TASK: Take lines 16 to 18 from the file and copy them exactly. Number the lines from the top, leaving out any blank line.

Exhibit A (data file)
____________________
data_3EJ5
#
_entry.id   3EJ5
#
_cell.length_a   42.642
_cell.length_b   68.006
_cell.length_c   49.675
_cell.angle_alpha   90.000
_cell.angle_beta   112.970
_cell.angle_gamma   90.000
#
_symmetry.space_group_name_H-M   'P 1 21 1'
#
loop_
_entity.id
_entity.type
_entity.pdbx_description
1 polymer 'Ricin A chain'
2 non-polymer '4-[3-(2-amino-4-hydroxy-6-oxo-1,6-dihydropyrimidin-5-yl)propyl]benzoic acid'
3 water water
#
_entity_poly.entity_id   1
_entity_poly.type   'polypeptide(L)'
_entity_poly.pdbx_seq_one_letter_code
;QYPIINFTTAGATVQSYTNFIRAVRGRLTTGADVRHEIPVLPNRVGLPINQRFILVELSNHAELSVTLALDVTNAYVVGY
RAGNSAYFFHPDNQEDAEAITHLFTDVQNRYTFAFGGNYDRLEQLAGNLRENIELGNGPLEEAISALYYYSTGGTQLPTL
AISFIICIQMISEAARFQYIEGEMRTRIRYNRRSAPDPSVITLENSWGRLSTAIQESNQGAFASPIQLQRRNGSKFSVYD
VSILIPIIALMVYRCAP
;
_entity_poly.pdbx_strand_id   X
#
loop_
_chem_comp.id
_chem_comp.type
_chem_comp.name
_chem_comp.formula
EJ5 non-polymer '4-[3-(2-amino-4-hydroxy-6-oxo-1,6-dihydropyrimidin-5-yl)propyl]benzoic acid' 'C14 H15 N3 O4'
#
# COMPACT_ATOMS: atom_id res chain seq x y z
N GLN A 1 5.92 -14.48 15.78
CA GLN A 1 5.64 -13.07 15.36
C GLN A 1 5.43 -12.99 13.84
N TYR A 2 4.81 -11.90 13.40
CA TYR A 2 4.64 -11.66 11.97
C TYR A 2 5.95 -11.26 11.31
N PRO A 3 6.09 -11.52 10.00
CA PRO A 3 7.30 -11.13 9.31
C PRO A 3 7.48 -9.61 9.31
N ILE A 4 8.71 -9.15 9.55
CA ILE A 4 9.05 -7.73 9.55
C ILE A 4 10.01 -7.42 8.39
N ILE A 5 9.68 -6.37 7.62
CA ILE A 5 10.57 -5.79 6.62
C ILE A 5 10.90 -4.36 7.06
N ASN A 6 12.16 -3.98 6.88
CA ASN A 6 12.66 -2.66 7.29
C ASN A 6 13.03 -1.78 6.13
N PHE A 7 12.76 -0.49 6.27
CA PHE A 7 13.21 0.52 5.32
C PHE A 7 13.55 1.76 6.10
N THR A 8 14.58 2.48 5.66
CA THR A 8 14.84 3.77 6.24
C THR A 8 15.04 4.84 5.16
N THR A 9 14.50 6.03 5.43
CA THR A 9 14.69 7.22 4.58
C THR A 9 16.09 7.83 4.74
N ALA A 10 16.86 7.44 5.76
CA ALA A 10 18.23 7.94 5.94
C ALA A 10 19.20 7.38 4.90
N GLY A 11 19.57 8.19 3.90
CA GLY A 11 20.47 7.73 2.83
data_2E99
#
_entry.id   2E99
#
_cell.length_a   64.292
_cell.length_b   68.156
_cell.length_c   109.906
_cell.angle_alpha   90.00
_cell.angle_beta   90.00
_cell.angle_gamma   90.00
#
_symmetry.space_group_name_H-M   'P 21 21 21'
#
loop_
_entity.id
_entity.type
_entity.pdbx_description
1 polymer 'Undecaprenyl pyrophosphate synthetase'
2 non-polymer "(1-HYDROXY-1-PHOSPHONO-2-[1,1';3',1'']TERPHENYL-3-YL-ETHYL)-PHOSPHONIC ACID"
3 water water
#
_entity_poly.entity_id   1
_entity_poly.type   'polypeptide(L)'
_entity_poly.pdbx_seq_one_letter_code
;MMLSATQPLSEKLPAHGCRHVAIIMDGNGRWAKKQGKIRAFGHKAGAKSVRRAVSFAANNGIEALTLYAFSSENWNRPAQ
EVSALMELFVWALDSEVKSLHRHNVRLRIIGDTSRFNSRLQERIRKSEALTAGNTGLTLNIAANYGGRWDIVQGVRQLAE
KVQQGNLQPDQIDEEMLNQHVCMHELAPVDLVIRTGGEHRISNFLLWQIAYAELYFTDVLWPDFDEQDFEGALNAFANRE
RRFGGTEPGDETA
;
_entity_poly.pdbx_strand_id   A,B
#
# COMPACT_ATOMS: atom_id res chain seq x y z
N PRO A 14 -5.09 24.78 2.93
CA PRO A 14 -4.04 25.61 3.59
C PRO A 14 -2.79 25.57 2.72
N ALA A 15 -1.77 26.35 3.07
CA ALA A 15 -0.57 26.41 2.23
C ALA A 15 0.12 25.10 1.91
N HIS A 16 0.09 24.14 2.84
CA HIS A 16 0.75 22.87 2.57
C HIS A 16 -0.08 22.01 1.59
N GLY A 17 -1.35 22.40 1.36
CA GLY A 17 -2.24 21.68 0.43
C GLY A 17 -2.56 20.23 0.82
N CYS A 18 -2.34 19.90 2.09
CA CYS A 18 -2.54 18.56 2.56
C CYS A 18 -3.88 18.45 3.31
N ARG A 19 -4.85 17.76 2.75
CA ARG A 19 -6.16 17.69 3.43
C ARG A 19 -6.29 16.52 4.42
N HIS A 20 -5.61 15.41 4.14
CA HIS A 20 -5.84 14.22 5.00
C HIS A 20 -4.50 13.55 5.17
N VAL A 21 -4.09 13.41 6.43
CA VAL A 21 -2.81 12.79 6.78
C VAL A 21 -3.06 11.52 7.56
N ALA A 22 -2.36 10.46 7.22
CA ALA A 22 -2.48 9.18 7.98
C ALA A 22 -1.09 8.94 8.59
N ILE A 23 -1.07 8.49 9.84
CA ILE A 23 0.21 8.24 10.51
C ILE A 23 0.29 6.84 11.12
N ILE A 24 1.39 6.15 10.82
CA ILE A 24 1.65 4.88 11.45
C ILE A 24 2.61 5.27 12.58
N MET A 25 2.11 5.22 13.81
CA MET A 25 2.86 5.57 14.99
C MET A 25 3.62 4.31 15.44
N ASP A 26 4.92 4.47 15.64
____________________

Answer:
_entity.type
_entity.pdbx_description
1 polymer 'Ricin A chain'